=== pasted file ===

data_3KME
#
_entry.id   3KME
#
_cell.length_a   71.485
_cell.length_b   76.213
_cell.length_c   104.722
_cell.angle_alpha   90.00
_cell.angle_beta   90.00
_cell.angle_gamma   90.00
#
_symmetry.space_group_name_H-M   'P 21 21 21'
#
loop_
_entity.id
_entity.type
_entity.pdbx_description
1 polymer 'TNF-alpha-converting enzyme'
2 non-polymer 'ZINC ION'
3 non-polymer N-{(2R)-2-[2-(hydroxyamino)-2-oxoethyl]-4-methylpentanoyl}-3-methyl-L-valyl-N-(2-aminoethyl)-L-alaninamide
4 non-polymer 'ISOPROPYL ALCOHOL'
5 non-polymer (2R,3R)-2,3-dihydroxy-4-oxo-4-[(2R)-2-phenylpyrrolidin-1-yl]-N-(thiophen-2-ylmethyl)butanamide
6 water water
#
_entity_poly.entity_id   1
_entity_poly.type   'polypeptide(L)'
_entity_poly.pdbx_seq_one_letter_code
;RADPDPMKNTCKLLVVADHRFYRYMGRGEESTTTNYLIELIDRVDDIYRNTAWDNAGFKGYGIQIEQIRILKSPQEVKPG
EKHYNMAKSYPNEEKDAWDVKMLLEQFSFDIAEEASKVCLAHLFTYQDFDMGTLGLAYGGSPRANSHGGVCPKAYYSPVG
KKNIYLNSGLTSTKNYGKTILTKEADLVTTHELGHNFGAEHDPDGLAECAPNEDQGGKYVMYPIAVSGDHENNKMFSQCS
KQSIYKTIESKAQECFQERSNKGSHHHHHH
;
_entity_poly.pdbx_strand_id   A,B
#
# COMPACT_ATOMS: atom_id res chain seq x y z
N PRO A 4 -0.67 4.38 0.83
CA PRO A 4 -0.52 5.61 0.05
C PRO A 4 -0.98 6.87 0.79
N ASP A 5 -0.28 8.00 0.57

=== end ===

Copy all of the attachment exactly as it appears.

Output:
data_3KME
#
_entry.id   3KME
#
_cell.length_a   71.485
_cell.length_b   76.213
_cell.length_c   104.722
_cell.angle_alpha   90.00
_cell.angle_beta   90.00
_cell.angle_gamma   90.00
#
_symmetry.space_group_name_H-M   'P 21 21 21'
#
loop_
_entity.id
_entity.type
_entity.pdbx_description
1 polymer 'TNF-alpha-converting enzyme'
2 non-polymer 'ZINC ION'
3 non-polymer N-{(2R)-2-[2-(hydroxyamino)-2-oxoethyl]-4-methylpentanoyl}-3-methyl-L-valyl-N-(2-aminoethyl)-L-alaninamide
4 non-polymer 'ISOPROPYL ALCOHOL'
5 non-polymer (2R,3R)-2,3-dihydroxy-4-oxo-4-[(2R)-2-phenylpyrrolidin-1-yl]-N-(thiophen-2-ylmethyl)butanamide
6 water water
#
_entity_poly.entity_id   1
_entity_poly.type   'polypeptide(L)'
_entity_poly.pdbx_seq_one_letter_code
;RADPDPMKNTCKLLVVADHRFYRYMGRGEESTTTNYLIELIDRVDDIYRNTAWDNAGFKGYGIQIEQIRILKSPQEVKPG
EKHYNMAKSYPNEEKDAWDVKMLLEQFSFDIAEEASKVCLAHLFTYQDFDMGTLGLAYGGSPRANSHGGVCPKAYYSPVG
KKNIYLNSGLTSTKNYGKTILTKEADLVTTHELGHNFGAEHDPDGLAECAPNEDQGGKYVMYPIAVSGDHENNKMFSQCS
KQSIYKTIESKAQECFQERSNKGSHHHHHH
;
_entity_poly.pdbx_strand_id   A,B
#
# COMPACT_ATOMS: atom_id res chain seq x y z
N PRO A 4 -0.67 4.38 0.83
CA PRO A 4 -0.52 5.61 0.05
C PRO A 4 -0.98 6.87 0.79
N ASP A 5 -0.28 8.00 0.57